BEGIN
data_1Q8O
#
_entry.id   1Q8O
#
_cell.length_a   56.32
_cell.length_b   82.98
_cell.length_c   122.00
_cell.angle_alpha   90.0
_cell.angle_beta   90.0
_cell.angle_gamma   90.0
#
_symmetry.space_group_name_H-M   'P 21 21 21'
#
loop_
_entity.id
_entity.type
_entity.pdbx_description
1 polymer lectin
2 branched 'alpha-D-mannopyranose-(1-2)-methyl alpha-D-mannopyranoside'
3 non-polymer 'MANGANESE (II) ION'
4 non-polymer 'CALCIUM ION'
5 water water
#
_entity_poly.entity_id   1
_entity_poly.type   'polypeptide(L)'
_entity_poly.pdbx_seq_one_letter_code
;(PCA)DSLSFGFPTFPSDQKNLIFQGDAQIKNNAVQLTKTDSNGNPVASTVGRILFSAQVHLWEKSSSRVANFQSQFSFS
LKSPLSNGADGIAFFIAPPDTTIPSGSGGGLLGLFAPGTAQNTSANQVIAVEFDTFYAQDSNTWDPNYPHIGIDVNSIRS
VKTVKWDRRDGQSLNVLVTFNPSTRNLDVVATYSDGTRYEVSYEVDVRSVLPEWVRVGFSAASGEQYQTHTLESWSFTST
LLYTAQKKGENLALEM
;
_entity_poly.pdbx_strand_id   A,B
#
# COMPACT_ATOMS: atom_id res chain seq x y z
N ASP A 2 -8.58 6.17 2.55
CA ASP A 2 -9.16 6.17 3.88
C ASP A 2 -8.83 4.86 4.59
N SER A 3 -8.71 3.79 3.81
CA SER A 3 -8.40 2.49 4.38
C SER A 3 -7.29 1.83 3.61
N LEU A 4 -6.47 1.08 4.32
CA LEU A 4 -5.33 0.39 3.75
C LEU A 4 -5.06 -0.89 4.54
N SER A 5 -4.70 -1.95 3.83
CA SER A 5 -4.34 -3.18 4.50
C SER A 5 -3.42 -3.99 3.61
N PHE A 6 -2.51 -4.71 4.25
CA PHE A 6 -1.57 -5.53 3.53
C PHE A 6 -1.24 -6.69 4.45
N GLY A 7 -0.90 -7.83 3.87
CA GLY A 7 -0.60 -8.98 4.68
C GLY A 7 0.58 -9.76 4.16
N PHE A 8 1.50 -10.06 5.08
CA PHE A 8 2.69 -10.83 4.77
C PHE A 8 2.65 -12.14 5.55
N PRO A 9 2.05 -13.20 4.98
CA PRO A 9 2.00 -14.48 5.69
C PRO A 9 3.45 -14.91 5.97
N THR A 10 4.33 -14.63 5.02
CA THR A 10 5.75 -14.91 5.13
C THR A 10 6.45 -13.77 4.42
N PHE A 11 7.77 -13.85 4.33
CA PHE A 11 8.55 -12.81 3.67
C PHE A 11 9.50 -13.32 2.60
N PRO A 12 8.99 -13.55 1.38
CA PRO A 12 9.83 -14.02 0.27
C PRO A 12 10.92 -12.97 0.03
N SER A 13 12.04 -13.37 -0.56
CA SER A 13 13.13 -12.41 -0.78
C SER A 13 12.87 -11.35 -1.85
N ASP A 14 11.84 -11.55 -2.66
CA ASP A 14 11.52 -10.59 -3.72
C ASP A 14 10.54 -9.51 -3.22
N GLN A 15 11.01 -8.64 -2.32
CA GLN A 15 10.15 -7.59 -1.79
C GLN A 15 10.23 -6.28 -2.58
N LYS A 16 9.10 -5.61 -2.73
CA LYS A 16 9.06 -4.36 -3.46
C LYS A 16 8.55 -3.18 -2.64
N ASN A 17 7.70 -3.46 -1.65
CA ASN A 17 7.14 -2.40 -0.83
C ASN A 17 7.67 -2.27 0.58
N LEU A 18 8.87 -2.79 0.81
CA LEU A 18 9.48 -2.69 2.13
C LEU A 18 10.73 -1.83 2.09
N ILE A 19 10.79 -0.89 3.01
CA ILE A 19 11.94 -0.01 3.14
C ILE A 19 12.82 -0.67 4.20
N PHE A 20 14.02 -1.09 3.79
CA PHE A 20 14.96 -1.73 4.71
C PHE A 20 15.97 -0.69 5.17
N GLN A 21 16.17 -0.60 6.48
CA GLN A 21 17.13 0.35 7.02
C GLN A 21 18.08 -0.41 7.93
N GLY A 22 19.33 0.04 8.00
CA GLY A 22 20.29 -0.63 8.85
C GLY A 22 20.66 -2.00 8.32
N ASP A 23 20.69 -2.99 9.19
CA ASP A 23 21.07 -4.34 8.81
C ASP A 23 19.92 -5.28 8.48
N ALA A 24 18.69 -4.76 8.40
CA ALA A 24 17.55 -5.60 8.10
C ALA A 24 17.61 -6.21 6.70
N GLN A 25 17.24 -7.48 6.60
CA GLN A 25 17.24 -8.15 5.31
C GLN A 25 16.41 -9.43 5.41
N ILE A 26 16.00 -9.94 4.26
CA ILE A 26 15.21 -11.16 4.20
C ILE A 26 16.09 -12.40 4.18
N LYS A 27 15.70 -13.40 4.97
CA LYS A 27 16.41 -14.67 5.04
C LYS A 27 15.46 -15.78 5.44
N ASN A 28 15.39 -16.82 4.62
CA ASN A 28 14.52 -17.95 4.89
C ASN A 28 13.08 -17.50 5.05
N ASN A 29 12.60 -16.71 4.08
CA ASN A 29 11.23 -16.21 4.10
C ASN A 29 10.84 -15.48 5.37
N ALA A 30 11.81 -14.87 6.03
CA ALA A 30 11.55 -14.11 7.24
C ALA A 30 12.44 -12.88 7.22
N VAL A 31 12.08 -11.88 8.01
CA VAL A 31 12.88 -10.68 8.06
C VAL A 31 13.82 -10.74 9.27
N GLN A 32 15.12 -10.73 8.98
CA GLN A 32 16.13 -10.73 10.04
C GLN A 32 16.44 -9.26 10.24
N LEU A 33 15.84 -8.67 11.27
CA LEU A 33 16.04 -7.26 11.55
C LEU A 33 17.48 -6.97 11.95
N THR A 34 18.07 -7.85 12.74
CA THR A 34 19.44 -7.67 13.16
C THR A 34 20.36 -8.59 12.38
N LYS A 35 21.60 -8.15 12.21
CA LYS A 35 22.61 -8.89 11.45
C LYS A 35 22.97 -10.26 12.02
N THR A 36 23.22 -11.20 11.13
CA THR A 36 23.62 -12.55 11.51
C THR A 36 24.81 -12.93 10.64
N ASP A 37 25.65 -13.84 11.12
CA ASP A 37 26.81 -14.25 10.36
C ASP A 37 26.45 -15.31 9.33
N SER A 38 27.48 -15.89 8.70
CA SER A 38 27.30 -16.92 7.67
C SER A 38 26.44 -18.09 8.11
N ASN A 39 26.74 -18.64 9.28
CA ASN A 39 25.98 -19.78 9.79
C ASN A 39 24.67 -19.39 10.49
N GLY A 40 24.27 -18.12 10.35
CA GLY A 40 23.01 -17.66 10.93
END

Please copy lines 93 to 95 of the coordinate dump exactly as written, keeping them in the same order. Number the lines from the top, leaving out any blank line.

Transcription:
CA GLN A 21 17.13 0.35 7.02
C GLN A 21 18.08 -0.41 7.93
N GLY A 22 19.33 0.04 8.00